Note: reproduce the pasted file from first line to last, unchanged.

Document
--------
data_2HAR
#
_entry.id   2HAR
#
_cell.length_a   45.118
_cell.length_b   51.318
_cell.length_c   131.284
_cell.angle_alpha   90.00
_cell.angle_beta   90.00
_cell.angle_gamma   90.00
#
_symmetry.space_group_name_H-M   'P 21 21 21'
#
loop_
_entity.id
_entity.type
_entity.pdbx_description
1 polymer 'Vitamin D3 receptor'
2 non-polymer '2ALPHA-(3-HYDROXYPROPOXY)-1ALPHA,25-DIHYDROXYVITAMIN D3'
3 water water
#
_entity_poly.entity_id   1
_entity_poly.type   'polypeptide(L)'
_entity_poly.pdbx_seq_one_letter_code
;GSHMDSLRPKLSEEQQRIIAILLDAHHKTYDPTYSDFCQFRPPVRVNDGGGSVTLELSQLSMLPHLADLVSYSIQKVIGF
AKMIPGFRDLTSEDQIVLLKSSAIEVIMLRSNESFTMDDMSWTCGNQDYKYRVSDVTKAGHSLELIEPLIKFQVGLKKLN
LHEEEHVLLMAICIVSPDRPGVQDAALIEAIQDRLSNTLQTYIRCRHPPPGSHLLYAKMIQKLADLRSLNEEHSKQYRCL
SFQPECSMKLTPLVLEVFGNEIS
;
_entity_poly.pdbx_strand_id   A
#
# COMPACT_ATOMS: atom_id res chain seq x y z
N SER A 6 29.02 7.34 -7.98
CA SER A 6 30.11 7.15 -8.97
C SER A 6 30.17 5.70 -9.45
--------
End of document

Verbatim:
data_2HAR
#
_entry.id   2HAR
#
_cell.length_a   45.118
_cell.length_b   51.318
_cell.length_c   131.284
_cell.angle_alpha   90.00
_cell.angle_beta   90.00
_cell.angle_gamma   90.00
#
_symmetry.space_group_name_H-M   'P 21 21 21'
#
loop_
_entity.id
_entity.type
_entity.pdbx_description
1 polymer 'Vitamin D3 receptor'
2 non-polymer '2ALPHA-(3-HYDROXYPROPOXY)-1ALPHA,25-DIHYDROXYVITAMIN D3'
3 water water
#
_entity_poly.entity_id   1
_entity_poly.type   'polypeptide(L)'
_entity_poly.pdbx_seq_one_letter_code
;GSHMDSLRPKLSEEQQRIIAILLDAHHKTYDPTYSDFCQFRPPVRVNDGGGSVTLELSQLSMLPHLADLVSYSIQKVIGF
AKMIPGFRDLTSEDQIVLLKSSAIEVIMLRSNESFTMDDMSWTCGNQDYKYRVSDVTKAGHSLELIEPLIKFQVGLKKLN
LHEEEHVLLMAICIVSPDRPGVQDAALIEAIQDRLSNTLQTYIRCRHPPPGSHLLYAKMIQKLADLRSLNEEHSKQYRCL
SFQPECSMKLTPLVLEVFGNEIS
;
_entity_poly.pdbx_strand_id   A
#
# COMPACT_ATOMS: atom_id res chain seq x y z
N SER A 6 29.02 7.34 -7.98
CA SER A 6 30.11 7.15 -8.97
C SER A 6 30.17 5.70 -9.45